An accidental grease fire caused a lot of smoke and drama at the old Bethlehem Steel blast furnaces today, but no damage or injuries, Bethlehem fire officials said.
The fire started at a little after 1 p.m. today when welding sparks generated by repair work inside furnace Tower C ignited residual grease remaining from when the plant operated, according to Fire Marshal Robert Novatnack.
The flames were put down in about 20 minutes, Novatnack said.
Contractors hired by maintain the blast furnaces, including installing and replacing the colored lights that make the old towers glow at night, providing a dramatic backdrop for the and the new WLVT-TV, PBS-39, television studios.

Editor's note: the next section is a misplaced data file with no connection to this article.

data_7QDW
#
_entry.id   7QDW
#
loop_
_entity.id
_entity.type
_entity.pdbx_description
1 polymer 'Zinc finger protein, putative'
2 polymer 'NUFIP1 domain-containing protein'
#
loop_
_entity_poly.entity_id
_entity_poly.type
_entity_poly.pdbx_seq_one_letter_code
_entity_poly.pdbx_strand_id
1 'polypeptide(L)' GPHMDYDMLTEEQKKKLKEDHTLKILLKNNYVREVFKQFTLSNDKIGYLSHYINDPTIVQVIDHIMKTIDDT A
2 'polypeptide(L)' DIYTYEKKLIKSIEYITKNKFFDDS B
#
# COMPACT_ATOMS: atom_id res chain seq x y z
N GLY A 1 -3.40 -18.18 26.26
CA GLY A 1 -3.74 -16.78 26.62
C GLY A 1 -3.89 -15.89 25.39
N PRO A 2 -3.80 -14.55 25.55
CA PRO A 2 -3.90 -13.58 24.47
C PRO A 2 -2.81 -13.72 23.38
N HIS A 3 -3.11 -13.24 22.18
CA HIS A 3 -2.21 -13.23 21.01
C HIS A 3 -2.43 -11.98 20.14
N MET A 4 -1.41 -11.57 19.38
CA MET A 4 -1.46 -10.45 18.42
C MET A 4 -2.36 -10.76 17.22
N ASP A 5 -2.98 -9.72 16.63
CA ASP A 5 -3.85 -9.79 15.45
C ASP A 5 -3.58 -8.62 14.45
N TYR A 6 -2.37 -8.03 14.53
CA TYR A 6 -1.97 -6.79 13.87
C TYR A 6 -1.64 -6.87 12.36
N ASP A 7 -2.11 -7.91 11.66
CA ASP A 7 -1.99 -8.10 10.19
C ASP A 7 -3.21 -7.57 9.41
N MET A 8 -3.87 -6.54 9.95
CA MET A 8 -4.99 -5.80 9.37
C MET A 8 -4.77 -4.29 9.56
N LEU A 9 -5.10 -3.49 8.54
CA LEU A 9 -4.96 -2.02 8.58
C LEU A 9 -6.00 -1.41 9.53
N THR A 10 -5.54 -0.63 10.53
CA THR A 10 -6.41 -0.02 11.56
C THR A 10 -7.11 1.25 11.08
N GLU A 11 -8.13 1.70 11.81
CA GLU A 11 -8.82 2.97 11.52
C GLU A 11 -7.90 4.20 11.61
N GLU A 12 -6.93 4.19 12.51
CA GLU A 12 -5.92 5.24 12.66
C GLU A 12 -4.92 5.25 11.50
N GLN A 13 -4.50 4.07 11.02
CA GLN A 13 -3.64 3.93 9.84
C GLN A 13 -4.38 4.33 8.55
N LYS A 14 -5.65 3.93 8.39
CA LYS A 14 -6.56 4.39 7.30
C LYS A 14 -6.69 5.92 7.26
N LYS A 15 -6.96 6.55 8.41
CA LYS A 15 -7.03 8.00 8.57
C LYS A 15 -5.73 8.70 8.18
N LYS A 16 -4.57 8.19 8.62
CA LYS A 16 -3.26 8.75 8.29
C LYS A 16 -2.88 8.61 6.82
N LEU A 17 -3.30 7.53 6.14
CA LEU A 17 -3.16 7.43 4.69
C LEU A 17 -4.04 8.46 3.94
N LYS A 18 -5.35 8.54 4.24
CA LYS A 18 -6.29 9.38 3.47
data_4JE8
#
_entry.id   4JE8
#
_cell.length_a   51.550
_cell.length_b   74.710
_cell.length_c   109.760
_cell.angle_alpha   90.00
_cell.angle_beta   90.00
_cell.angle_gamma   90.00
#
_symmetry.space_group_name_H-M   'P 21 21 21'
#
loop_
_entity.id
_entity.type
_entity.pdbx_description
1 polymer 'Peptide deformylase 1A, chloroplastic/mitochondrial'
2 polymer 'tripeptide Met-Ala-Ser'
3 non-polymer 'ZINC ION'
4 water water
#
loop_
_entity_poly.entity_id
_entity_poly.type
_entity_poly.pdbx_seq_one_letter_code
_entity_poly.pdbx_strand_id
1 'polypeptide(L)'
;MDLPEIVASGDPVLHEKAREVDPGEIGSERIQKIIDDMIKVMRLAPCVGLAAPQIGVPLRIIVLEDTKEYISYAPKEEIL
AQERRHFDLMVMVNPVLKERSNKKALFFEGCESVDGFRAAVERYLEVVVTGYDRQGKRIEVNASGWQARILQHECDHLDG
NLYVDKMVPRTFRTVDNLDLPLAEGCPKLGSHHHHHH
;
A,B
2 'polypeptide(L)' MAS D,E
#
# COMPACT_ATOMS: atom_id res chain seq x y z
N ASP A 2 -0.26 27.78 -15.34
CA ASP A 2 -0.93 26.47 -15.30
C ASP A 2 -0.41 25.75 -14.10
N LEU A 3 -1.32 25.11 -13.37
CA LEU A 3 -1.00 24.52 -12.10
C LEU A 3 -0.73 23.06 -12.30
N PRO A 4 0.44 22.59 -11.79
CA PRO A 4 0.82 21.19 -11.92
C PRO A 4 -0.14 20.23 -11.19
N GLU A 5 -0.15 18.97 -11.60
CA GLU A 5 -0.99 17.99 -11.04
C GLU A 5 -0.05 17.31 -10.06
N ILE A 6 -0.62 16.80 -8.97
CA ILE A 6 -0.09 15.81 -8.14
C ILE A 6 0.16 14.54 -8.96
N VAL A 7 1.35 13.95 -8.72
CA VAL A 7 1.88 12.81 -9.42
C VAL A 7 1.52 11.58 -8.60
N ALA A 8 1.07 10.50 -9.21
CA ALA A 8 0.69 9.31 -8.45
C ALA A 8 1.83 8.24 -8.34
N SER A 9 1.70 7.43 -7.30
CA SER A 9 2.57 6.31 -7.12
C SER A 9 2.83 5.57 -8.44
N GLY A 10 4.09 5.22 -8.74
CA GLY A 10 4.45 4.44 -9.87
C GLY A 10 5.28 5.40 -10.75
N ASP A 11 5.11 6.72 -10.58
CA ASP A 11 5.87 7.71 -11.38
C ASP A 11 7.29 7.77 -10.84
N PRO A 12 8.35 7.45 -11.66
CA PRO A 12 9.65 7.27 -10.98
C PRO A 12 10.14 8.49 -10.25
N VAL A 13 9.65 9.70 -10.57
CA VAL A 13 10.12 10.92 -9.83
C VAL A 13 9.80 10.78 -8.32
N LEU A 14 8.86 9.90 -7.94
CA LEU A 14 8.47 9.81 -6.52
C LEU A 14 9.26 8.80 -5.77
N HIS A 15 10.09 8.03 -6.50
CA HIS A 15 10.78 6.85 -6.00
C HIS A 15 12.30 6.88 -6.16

“I was hoping they were filming a movie here when I saw all the smoke,” said Mike Piersa, a volunteer with the National Museum of Industrial History, which is working to establish itself near the SteelStacks campus.
Piersa said he was arriving to do volunteer work when he saw a large amount of smoke being generated inside the furnace, the inevitable result of grease burning.
It is nearly impossible to remove all of the remaining grease from inside of the blast furnace, even though it has been out of operation for nearly 16 years, said Mike Piersa, a volunteer with the National Museum of Industrial History, which is in the process of establishing itself nearby.
“It’s like cleaning your car engine. No matter how hard you try, there is going to be grease on it,” Piersa said.
Tower C is 203 feet tall and was built in 1942, as Bethlehem Steel geared up for the massive production needed to build ships and armaments for World War II. It was the last of the furnace towers to cease production when Bethlehem Steel stopped operating in 1995, Piersa said.